PRIM&R joins the University of Pittsburgh in “Building Trust Between Minorities and Researchers”

By Amy Davis

PRIM&R is working with the University of Pittsburgh on a research grant designed to overcome barriers to greater participation by African Americans, Hispanics and other minority populations in public health and medical research, including clinical trials. The $3.96 million grant was awarded to the University’s Graduate School of Public Health (GSPH) by the National Center on Minority Health and Health Disparities, a part of the National Institutes of Health (NIH).

The principal investigators on the project are Sandra Crouse Quinn, PhD, associate dean at the University of Pittsburgh for student affairs and education and associate professor, and Stephen B. Thomas, PhD , associate dean for diversity and professor. Co-investigators come from Pitt’s GSPH, School of Medicine, and Center for Bioethics and Health Law.

The representation of racial and ethnic minority populations in public health and biomedical research still lags behind that of whites, and has been identified by the NIH as a serious problem. Over the past 15 years, Drs. Thomas and Quinn have documented multiple factors that influence the participation of minorities, including lack of access to research, lack of knowledge about the research process, and distrust of researchers.

Using qualitative and quantitative methods, the investigators will examine the attitudes, knowledge, and behaviors of researchers; identify best practices in community engagement; determine the level of knowledge about research, informed consent, and willingness to participate in research among a national random sample of minorities; develop, pilot test, and revise a curriculum, “Building Trust,” for minority communities; and finally, develop and implement multiple trainings aimed at enhancing the capacity of researchers and IRB members to support recruitment and engagement with minority communities.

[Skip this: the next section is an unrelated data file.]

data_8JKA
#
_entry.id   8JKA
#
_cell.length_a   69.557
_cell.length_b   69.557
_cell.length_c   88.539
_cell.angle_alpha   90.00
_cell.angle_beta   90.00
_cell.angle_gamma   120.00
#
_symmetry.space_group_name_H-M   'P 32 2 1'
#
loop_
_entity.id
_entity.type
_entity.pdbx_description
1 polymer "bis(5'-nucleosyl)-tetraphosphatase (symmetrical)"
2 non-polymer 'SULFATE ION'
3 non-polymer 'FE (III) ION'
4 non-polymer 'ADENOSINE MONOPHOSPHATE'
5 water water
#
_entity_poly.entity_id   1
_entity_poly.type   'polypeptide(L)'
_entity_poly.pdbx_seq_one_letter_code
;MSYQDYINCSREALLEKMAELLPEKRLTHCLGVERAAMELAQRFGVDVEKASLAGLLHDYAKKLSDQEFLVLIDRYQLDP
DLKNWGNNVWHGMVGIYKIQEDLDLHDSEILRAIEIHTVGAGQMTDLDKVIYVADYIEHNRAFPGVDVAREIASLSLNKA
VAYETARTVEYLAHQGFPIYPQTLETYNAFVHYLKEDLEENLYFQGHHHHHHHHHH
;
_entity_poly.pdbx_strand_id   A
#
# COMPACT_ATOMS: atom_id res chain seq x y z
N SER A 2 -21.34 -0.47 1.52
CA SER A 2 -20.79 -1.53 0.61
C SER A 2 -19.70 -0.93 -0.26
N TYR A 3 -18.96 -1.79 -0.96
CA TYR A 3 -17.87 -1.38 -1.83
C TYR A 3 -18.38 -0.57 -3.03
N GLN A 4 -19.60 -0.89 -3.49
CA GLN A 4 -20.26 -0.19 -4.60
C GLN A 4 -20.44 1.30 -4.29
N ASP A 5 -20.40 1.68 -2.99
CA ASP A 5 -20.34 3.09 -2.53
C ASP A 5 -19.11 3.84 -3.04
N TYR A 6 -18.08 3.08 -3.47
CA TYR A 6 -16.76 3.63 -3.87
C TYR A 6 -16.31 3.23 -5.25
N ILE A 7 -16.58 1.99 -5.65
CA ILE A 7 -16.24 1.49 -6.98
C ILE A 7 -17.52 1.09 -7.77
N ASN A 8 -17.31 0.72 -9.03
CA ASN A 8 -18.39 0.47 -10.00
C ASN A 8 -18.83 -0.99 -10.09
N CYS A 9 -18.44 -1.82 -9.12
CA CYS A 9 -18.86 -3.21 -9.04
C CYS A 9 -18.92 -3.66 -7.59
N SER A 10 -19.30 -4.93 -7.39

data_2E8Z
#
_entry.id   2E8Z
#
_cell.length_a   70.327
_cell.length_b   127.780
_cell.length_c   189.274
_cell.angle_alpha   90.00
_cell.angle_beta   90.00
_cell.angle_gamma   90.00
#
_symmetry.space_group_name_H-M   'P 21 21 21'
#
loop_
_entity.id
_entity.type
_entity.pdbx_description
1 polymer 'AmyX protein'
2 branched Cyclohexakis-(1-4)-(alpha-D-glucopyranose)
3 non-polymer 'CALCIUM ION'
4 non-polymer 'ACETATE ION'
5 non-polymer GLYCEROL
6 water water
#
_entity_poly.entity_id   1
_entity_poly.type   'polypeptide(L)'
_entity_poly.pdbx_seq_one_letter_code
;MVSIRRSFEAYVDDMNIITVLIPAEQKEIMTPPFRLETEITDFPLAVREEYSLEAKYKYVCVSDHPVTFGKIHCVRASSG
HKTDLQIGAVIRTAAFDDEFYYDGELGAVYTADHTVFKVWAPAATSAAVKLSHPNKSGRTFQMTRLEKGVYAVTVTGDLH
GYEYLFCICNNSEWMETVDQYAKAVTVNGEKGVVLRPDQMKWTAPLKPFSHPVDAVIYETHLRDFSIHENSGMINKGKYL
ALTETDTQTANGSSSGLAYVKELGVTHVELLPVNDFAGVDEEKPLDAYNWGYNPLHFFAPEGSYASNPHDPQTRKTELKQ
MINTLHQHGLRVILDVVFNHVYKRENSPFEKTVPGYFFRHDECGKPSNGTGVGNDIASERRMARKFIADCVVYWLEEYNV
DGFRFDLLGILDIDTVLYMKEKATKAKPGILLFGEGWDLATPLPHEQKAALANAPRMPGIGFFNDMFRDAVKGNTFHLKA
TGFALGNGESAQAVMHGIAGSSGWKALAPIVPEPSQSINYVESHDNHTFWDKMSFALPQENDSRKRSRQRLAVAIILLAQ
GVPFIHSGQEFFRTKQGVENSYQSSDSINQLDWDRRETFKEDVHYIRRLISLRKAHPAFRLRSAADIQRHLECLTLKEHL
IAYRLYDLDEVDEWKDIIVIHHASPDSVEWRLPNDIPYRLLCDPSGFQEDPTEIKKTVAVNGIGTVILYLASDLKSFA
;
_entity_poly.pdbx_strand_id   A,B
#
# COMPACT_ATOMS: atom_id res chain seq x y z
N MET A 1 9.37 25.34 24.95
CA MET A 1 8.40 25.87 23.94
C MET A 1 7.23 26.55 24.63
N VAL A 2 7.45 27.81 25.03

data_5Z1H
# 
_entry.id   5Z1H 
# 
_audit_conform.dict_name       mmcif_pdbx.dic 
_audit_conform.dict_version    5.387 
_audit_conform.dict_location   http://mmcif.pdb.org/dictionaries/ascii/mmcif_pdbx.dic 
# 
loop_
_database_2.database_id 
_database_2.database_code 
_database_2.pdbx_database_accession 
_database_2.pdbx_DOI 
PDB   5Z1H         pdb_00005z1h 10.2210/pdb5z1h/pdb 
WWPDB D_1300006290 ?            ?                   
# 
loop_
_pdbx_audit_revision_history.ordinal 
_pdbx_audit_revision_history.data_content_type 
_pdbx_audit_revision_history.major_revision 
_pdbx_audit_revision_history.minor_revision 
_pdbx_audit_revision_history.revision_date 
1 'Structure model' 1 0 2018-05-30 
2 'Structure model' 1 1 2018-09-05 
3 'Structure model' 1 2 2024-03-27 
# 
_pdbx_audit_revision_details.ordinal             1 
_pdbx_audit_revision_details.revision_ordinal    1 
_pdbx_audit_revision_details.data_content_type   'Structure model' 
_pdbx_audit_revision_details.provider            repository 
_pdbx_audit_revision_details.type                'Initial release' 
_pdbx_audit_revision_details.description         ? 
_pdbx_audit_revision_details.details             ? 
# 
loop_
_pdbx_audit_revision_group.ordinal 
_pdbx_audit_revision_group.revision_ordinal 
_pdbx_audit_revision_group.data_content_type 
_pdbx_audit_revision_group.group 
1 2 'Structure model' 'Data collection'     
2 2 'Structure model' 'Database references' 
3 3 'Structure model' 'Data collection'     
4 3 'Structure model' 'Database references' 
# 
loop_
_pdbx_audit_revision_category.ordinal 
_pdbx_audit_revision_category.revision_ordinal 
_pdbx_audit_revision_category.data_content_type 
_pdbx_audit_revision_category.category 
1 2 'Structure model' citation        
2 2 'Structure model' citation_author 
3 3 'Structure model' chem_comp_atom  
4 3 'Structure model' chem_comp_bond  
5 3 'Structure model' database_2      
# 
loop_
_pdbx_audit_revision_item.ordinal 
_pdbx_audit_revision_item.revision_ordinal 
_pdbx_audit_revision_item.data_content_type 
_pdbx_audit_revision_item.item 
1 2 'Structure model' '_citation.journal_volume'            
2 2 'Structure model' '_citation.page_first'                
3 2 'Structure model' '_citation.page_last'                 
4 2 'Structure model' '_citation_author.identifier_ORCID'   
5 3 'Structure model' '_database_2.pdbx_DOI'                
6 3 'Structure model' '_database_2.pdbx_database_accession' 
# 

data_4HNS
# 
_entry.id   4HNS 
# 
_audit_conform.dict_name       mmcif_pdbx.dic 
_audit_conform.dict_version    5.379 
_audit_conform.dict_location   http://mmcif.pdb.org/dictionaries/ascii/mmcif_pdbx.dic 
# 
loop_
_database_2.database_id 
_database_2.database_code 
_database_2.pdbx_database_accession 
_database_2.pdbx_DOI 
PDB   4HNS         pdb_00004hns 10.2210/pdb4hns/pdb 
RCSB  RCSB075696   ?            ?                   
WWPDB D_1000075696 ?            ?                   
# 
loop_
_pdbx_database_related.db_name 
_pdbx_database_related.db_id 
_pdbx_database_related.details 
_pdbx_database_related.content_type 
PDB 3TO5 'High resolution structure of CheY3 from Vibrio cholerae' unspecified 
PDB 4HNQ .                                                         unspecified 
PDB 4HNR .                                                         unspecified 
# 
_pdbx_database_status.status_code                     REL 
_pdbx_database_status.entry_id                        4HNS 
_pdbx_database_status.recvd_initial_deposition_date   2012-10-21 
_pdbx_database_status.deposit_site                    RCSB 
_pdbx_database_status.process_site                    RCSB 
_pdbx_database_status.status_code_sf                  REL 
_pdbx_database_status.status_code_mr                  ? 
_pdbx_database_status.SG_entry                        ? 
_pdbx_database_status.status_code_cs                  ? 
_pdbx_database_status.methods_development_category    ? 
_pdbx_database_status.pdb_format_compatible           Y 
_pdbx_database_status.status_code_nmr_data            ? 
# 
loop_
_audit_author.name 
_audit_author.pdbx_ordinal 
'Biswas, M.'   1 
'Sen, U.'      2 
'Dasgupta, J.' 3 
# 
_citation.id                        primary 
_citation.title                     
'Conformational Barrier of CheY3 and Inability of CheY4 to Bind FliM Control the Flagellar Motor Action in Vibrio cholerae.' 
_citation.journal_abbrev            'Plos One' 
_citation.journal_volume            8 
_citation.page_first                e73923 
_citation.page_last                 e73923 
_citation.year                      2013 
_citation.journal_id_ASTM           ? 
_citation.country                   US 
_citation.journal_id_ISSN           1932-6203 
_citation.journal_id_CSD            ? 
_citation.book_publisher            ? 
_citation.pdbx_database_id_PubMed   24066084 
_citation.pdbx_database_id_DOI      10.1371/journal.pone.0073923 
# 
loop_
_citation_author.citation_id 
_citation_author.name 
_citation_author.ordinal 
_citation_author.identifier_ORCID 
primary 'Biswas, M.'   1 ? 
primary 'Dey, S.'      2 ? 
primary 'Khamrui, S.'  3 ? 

The primary goal of the project is to produce effective tools and a national infrastructure of educational initiatives that may be implemented and evaluated to determine the extent to which they contribute to the increase in minority participation in NIH-sponsored research. PRIM&R is proud to participate in this effort.

As a major sub-awardee to the grant, PRIM&R will be involved in the development and coordination of various educational programs over a two-year period that began in November 2009. Some of the educational initiatives that have been or will be undertaken pursuant to this grant include:

  • A pre-conference program that was held in conjunction with the 2009 Advancing Ethical Research (AER) Conference, titled What Does it Mean to Represent the Community? A Primer on Community Participation in Research
  • A pre-conference program that will be held in conjunction with the 2010 AER Conference
  • A program to be delivered during the May Regional Program in Chicago, Building Trust Between Minorities and Researchers: A National Bioethics Research Infrastructure Initiative
  • A series of three webinars to be presented in July 2010, January 2011 and May 2011 In addition, PRIM&R will help the University publicize, distribute, and track a survey for IRB professionals about minority recruitment.

PRIM&R is extremely proud to be a member of this project team, and we look forward to the presentation of the important and original research that it will generate.